Frequently, this online site has been criticized for being biased towards BMWs by brushing off faults that would be roundly criticized in other cars and giving excessive praise to certain other traits that would only earn mild praise in other cars. While I feel like that has become more true over the years (I've been reading it for over 4 years), I haven't really been bothered too much by it — until now.
First of all, while I should probably practice better what I'm about to preach, the writing style in that article is the epitome of incoherence. Take a look at this particular gem:
Let the weight of your shoe sink the throttle in a way intended not to clear the roadway but to maintain the integrity of the spiral "with whip" atop your caramel brûlée latte, and you'll have to be an astute gauge-watcher to notice you've moved at all. Of course, the heads-up speedometer reads 50 and the BMW is in 7th gear, but the sensation is like being wheeled into surgery on a hospital bed as someone has you counting, "10...9...8...."What does that even mean? I know it generally speaks to the smoothness with which the car accelerates, but I had to read this a couple times and I still don't fully understand the point of the above statement.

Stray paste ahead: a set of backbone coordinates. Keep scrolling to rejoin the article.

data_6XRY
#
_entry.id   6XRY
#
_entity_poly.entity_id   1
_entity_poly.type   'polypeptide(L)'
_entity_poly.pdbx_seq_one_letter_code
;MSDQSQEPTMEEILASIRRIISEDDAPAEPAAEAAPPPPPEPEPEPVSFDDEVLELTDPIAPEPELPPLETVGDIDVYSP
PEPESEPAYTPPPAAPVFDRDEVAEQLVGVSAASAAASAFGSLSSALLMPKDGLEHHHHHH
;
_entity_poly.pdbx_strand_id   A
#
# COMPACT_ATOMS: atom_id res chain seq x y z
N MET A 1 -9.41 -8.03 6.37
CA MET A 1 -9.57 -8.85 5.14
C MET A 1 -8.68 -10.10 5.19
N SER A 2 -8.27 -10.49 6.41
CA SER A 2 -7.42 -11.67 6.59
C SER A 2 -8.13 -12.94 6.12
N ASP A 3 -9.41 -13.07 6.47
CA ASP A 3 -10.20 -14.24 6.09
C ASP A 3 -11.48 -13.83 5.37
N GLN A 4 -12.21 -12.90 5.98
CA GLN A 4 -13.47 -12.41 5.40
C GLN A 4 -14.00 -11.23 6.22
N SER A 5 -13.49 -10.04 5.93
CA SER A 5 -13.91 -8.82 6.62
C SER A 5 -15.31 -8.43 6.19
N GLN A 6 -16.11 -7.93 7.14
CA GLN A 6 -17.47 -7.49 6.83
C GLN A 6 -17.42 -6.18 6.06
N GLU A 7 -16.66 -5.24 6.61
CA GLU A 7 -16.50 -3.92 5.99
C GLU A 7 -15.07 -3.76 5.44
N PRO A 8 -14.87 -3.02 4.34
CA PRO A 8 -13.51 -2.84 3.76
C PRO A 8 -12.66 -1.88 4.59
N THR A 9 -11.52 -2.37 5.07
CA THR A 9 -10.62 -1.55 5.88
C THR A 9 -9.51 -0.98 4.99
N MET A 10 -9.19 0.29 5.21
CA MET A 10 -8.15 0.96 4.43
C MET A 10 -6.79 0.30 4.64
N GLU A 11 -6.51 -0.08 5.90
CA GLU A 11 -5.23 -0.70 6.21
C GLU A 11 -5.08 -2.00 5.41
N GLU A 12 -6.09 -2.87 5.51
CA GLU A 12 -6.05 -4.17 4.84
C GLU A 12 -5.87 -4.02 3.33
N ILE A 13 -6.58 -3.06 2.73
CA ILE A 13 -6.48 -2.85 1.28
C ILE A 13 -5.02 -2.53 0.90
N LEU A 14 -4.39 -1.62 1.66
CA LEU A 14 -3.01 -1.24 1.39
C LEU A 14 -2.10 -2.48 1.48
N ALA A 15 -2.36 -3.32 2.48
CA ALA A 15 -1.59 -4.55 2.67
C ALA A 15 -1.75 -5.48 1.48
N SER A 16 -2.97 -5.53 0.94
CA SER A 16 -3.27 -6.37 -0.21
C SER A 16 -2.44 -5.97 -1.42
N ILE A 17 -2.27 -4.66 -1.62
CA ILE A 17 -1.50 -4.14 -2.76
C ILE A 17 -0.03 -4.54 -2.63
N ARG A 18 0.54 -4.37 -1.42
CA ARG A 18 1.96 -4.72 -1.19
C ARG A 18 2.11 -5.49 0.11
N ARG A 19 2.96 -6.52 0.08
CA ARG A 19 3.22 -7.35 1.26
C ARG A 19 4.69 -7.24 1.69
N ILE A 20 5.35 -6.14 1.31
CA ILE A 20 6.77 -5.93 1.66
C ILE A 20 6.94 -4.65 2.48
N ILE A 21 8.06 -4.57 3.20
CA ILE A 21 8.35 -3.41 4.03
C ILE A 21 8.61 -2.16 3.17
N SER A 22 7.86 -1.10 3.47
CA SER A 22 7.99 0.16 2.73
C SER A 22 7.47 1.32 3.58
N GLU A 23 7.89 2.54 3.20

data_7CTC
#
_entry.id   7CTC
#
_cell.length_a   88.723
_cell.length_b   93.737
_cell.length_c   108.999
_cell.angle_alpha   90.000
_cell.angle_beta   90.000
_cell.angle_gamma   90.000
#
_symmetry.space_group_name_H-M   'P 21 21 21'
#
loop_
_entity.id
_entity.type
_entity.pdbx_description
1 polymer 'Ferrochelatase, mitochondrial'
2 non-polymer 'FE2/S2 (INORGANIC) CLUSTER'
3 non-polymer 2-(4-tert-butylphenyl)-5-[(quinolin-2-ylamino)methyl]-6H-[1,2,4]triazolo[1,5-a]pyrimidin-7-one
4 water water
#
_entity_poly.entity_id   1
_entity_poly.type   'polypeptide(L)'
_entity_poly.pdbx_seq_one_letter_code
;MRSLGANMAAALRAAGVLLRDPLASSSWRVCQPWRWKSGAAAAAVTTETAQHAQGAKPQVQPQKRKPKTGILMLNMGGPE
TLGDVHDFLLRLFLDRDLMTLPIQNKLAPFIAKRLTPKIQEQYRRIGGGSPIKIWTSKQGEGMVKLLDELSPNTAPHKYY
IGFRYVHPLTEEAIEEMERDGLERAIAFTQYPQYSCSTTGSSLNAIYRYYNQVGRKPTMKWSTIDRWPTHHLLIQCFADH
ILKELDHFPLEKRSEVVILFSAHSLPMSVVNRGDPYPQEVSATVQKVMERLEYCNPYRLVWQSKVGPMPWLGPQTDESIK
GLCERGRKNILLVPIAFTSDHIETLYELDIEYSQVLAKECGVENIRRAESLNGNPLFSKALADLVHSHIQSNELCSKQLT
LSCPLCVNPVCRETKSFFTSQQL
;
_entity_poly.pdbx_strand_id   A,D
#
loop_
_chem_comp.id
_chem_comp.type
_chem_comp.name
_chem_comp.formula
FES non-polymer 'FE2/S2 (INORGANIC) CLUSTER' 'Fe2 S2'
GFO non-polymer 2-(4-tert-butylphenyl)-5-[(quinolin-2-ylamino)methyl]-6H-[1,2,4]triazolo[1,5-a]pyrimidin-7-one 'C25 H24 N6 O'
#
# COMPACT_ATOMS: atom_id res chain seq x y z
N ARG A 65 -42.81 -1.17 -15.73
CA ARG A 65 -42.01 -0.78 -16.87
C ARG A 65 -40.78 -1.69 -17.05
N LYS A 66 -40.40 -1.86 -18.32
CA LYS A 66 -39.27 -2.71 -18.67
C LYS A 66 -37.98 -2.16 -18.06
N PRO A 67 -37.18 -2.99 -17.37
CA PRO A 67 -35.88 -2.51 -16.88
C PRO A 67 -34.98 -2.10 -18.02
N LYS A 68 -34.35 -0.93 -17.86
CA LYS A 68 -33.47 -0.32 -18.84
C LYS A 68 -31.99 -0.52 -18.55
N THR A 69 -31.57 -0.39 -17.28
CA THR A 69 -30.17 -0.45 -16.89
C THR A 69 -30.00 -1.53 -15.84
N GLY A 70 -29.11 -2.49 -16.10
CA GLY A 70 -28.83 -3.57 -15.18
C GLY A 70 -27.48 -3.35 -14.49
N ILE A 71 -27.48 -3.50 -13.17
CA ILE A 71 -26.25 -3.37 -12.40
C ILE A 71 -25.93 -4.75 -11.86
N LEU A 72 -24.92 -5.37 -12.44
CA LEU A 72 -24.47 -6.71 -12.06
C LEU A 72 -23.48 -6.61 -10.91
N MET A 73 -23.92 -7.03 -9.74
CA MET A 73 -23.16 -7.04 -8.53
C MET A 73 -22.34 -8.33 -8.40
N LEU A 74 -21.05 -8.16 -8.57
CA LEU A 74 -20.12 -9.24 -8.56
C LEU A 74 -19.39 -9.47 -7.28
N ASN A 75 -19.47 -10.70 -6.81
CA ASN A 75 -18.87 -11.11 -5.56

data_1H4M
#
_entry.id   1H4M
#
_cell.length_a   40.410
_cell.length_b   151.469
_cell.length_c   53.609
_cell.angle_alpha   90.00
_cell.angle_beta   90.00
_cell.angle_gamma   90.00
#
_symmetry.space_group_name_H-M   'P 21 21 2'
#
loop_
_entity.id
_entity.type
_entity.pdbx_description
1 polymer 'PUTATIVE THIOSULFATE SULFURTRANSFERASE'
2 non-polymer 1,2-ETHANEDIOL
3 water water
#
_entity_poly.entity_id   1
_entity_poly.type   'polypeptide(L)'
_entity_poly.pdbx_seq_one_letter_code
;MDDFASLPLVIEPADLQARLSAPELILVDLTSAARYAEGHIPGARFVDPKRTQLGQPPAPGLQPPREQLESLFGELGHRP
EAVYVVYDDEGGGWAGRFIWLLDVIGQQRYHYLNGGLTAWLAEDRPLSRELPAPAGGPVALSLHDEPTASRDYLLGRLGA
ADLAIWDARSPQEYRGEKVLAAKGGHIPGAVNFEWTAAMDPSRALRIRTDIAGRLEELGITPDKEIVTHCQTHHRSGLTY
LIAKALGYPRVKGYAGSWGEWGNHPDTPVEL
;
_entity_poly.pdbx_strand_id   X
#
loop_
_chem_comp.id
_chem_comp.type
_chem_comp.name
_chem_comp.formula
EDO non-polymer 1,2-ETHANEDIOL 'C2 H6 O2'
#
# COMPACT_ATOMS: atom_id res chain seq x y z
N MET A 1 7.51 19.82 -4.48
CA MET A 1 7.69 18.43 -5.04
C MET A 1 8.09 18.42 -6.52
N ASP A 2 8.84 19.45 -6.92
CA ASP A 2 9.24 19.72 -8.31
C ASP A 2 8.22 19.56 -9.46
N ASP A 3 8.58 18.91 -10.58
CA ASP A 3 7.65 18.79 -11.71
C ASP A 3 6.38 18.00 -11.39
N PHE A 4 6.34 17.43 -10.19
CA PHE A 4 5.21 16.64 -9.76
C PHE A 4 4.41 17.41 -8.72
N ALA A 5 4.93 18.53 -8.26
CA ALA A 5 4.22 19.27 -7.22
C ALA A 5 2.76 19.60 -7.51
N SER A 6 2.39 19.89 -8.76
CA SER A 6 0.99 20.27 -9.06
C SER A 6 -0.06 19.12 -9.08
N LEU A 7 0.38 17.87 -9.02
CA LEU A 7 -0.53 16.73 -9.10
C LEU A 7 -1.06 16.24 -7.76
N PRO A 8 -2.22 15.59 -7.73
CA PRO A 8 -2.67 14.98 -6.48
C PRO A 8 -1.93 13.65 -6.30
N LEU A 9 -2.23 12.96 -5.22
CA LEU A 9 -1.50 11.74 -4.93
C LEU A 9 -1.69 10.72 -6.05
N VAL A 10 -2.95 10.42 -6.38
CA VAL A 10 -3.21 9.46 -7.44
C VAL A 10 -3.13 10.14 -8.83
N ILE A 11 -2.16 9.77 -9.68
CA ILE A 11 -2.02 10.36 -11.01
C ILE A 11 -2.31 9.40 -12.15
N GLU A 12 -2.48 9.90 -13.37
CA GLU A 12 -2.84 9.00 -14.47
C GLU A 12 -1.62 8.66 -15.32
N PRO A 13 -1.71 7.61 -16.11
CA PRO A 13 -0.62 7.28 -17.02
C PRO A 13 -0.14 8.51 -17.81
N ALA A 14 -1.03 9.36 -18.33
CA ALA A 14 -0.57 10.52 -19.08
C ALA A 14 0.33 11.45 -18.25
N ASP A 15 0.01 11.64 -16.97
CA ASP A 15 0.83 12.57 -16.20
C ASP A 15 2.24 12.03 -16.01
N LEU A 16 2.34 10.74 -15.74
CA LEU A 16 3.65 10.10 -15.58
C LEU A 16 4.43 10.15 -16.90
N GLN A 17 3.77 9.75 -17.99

Continuing on, the author of the article mildly scolds the X3 for excessive throttle lag and overly light steering, yet in both cases, the author quickly makes up for it with words of flowering praise.
Finally, there's this conclusion that made plenty of readers wonder aloud whether the site is in BMW's pocket:
Just don't expect it to be the Ultimate Driving Machine. After all, BMWs are about Joy now, and Joy isn't about responsive driving dynamics or throttle response. Joy, it turns out, is about isolation and comfort and in that, the 2011 BMW X3 excels.This is straight from BMW's marketing playbook: they've moved away from the "Ultimate Driving Machine" image towards "Joy". Frequently, other competing cars are compared to the "Ultimate Driving Machine", yet the new BMWs are no longer held to that same standard. Furthermore, the author has blatantly defined "joy" to encompass all of the BMW X3's strengths and none of its weaknesses, such that it will seem like a much better car than it really is. In essence, new BMWs are being held to a far different standard than other cars, which are held to the standard of slightly older BMWs. Can anyone say "bribery"?
Reading that article reminded me in some ways of Jim Lynch's disappointing review (which I similarly lambasted), but in reverse. That article managed to turn molehills into mountains, along with disregarding standards to which previous distributions had been held in previous reviews. This one turns mountains into molehills, while also similarly disregarding existing standards. I said I have read Edmunds Inside Line since late 2006. I won't stop reading for the foreseeable future, but I will certainly scrutinize future articles (especially those on BMWs) a lot more.